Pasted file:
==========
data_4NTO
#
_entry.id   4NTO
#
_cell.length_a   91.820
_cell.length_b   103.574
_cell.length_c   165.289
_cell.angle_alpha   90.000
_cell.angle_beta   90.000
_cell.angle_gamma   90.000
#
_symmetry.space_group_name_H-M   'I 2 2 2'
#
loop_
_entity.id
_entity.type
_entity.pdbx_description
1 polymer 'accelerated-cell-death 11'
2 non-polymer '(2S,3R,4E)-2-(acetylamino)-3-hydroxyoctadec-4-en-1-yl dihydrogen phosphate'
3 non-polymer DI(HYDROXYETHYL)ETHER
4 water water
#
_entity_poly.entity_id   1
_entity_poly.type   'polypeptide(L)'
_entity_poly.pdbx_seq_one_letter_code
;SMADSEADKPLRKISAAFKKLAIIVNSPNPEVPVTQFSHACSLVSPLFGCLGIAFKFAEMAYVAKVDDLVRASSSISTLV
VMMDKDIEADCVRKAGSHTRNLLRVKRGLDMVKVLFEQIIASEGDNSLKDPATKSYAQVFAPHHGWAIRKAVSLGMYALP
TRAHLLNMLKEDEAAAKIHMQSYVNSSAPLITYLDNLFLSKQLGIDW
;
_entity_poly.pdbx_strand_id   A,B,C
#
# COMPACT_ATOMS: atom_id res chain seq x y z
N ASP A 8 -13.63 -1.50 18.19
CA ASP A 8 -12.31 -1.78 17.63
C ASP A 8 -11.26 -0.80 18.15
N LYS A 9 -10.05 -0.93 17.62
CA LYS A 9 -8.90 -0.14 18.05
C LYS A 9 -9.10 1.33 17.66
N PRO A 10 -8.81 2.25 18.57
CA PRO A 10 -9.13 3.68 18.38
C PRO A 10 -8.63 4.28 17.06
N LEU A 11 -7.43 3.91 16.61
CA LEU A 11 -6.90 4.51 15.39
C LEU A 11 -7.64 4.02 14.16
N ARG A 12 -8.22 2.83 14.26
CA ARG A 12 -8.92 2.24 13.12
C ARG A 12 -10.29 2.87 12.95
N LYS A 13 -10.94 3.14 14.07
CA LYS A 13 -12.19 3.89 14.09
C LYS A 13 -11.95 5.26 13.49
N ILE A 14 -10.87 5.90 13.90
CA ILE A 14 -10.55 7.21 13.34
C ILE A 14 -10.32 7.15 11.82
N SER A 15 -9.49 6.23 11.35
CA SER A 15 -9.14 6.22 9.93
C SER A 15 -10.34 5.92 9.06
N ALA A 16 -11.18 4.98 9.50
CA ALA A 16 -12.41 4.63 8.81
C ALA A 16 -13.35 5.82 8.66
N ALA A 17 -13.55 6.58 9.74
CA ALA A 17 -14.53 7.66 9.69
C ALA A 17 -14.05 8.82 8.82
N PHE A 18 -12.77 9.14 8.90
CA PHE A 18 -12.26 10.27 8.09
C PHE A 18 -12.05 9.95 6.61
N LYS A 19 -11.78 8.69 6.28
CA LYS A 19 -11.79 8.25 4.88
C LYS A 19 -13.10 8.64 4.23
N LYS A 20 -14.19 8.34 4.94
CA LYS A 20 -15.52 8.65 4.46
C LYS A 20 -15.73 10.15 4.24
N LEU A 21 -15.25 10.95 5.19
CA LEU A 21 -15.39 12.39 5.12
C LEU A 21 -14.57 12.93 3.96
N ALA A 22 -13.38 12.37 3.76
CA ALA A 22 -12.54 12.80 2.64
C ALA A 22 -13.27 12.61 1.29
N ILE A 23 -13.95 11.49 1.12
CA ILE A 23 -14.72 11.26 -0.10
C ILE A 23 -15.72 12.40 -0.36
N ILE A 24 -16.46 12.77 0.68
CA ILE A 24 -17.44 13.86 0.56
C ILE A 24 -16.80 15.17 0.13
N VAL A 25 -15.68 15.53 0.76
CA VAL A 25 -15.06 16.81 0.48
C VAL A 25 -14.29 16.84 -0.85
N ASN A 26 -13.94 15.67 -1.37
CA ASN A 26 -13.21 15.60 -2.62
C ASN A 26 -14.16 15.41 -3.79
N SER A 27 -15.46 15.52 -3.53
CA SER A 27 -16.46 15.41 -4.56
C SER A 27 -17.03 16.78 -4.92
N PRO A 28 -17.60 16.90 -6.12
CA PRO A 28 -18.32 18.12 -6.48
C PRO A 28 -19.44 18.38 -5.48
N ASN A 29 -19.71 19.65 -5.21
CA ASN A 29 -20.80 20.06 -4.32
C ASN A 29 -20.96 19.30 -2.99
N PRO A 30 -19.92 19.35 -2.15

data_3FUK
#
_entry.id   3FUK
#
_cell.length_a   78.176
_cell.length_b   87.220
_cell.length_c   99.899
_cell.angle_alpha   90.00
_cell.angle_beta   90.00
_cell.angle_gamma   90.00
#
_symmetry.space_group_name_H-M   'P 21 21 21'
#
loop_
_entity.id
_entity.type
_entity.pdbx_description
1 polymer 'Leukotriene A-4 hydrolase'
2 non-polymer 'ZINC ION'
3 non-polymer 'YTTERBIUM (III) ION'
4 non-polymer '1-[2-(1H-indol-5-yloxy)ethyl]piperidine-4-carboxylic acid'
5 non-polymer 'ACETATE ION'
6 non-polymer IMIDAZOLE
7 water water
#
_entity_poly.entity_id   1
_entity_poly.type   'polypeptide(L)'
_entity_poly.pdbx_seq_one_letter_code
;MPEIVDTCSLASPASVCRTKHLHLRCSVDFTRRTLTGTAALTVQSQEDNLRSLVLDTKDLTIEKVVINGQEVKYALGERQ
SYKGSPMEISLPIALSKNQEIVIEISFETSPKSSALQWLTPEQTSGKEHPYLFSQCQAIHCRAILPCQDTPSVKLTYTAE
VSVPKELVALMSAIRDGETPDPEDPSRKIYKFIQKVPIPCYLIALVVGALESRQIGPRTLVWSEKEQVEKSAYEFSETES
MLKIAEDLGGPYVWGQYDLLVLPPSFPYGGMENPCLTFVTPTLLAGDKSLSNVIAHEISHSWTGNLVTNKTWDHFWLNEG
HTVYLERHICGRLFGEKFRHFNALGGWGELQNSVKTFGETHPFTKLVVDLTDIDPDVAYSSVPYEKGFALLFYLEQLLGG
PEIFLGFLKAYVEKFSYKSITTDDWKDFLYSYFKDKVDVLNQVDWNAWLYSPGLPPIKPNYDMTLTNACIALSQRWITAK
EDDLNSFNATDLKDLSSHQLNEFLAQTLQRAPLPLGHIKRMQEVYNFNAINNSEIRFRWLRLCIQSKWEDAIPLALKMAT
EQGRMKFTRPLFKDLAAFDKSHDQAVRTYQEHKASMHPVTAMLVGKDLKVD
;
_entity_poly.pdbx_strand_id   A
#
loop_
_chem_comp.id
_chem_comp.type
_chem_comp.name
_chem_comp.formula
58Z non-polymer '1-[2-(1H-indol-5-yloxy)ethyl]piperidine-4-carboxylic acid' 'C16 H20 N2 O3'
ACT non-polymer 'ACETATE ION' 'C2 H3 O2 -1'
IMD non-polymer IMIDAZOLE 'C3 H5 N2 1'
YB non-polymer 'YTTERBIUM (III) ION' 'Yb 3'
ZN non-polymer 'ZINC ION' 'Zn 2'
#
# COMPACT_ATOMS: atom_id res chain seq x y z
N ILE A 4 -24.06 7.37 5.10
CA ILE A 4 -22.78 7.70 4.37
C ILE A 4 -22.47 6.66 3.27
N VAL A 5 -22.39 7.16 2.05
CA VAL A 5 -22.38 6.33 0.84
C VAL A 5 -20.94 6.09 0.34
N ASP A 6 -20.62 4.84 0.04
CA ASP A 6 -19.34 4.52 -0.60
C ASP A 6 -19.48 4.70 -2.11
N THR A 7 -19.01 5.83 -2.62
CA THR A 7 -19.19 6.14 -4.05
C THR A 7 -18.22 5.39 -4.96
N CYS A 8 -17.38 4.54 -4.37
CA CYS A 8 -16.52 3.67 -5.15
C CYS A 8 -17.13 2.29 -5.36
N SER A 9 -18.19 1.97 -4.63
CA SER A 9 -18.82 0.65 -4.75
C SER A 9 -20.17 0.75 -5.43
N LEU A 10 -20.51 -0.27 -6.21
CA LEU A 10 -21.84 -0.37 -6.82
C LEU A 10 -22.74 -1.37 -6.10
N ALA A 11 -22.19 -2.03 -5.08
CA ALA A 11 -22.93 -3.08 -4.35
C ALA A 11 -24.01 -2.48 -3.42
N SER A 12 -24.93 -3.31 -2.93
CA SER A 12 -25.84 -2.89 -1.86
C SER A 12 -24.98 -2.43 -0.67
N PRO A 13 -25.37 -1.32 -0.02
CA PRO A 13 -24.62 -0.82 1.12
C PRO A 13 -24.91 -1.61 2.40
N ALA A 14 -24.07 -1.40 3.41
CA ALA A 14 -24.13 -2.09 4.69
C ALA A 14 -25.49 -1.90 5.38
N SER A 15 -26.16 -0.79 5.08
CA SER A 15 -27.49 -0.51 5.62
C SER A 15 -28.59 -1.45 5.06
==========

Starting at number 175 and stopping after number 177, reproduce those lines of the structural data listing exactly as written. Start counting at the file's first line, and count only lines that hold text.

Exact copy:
N SER A 12 -24.93 -3.31 -2.93
CA SER A 12 -25.84 -2.89 -1.86
C SER A 12 -24.98 -2.43 -0.67